| style="text-align: left; border: 2px solid #FFFFFF;" | TODO
+
* Establish a common risk rating model with a consistent set of likelihood and impact factors reflective of your organization's tolerance for risk.
 +
|-
 +
|<center>Enable with a Strong Foundation</center>
 +
|* Establish a set of focused policies and standards that provide an application security baseline for all development teams to adhere to.
 +
* Define a common set of reusable security controls that complement these policies and standards and provide design and development guidance on their use.
 +
* Establish an application security training curriculum that is required and targeted to different development roles and topics.
 +
|-
 +
|<center>Integrate Security Into Existing Processes</center>
 +
|* Define and integrate security implementation and verification activities into existing development and operational processes. Activities include Threat Modeling, Secure Design & Review, Secure Code & Review, Pen Testing, Remediation, etc.
 +
* Provide subject matter experts and support services for development and project teams to be successful.
 +
|-
 +
|<center>Provide Management Visibility</center>
 +
|*Manage with metrics. Drive improvement and funding decisions based on the metrics and analysis data captured. Metrics include adherence to security practices and activities, vulnerabilities introduced, vulnerabilities mitigated, application coverage, etc.
 +
*Analyze data from the implementation and verification activities to look for root cause and vulnerability patterns to drive strategic and systemic improvements across the enterprise.
 
|}
 
|}
</center>
+
 
 +
There are numerous additional OWASP resources available for your use. Please visit the [http://www.owasp.org/index.php/Projects OWASP Projects] page, which lists all of the OWASP projects, organized by the release quality of the projects in question (Release Quality, Beta, or Alpha). Most OWASP resources are available on our [http://www.owasp.org/index.php/Main_Page wiki], and many OWASP documents can be ordered in [http://stores.lulu.com/owasp hardcopy].
  
 
<br> {{Top_10_2010:BottomTemplate|usenext=NextLink|next=-Broken Authentication and Session Management|useprev=PrevLink|prev=-Cross Site Request Forgery|usemain=MainLink|main=}}
 
<br> {{Top_10_2010:BottomTemplate|usenext=NextLink|next=-Broken Authentication and Session Management|useprev=PrevLink|prev=-Cross Site Request Forgery|usemain=MainLink|main=}}

Revision as of 18:00, 20 April 2010

««««
Top 10 Introduction
Top 10 Risks
»»»»


Start Your Application Security Program Now

Application security is no longer a choice. Between increasing attacks and regulatory pressures, organizations must establish an effective capability for securing their applications. Given the staggering number of applications and lines of code already in production, many organizations are struggling to get a handle on the enormous volume of vulnerabilities.

OWASP recommends that organizations establish an application security program to gain insight and improve security across their application portfolio. Achieving application security requires many different parts of an organization to work together efficiently, including security and audit, software development, and business and executive management. It requires security to be visible, so that all the different players can see and understand the organization’s application security posture. It also requires focus on the activities and outcomes that actually help improve enterprise security by reducing risk in the most cost effective manner. Some of the key activities in effective application security programs include:


Get Started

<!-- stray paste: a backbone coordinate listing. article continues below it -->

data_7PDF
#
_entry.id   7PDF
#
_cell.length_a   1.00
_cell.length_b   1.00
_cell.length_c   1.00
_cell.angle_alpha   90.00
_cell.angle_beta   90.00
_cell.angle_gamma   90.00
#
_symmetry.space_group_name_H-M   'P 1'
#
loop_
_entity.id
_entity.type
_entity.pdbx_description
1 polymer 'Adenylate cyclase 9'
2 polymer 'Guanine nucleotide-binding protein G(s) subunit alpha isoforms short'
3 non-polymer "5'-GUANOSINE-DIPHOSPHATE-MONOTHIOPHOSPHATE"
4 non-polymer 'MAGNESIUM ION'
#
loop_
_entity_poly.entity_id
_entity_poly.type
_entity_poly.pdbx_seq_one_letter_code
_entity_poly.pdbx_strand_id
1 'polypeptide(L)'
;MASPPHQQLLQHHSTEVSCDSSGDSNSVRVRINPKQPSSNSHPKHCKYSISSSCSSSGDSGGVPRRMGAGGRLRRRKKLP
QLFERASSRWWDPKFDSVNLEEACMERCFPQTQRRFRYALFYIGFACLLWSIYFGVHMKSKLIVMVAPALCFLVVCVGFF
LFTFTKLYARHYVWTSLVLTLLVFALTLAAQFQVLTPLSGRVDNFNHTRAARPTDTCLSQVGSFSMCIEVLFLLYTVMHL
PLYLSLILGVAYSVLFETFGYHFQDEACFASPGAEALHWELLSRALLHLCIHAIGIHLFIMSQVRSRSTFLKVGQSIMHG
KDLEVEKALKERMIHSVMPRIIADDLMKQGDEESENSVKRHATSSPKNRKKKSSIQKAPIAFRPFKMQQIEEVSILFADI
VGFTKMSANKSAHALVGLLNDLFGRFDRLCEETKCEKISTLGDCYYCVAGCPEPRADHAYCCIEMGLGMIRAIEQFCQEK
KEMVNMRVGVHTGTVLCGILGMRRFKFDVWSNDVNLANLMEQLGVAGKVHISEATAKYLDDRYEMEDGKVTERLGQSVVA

* Establish an application security program and drive adoption.
  • Conduct a capability gap analysis comparing your organization to your peers to define key

improvement areas and an execution plan.

  • Gain management approval and establish an application security awareness campaign for the entire IT organization.
Risk Based Portfolio Approach
*Identify and prioritize your application portfolio from an inherent risk perspective.
  • Create an application risk profiling model to measure and prioritize the applications in your portfolio.
  • Establish assurance guidelines to properly define coverage and level of rigor required.
  • Establish a common risk rating model with a consistent set of likelihood and impact factors reflective of your organization's tolerance for risk.
Enable with a Strong Foundation
* Establish a set of focused policies and standards that provide an application security baseline for all development teams to adhere to.
  • Define a common set of reusable security controls that complement these policies and standards and provide design and development guidance on their use.
  • Establish an application security training curriculum that is required and targeted to different development roles and topics.
Integrate Security Into Existing Processes
* Define and integrate security implementation and verification activities into existing development and operational processes. Activities include Threat Modeling, Secure Design & Review, Secure Code & Review, Pen Testing, Remediation, etc.
  • Provide subject matter experts and support services for development and project teams to be successful.
Provide Management Visibility
*Manage with metrics. Drive improvement and funding decisions based on the metrics and analysis data captured. Metrics include adherence to security practices and activities, vulnerabilities introduced, vulnerabilities mitigated, application coverage, etc.
  • Analyze data from the implementation and verification activities to look for root cause and vulnerability patterns to drive strategic and systemic improvements across the enterprise.

There are numerous additional OWASP resources available for your use. Please visit the OWASP Projects page, which lists all of the OWASP projects, organized by the release quality of the projects in question (Release Quality, Beta, or Alpha). Most OWASP resources are available on our wiki, and many OWASP documents can be ordered in hardcopy.


««««
Top 10 Introduction
Top 10 Risks
»»»»

© 2002-2010 OWASP Foundation This document is licensed under the Creative Commons Attribution-ShareAlike 3.0 license. Some rights reserved. CC-by-sa-3 0-88x31.png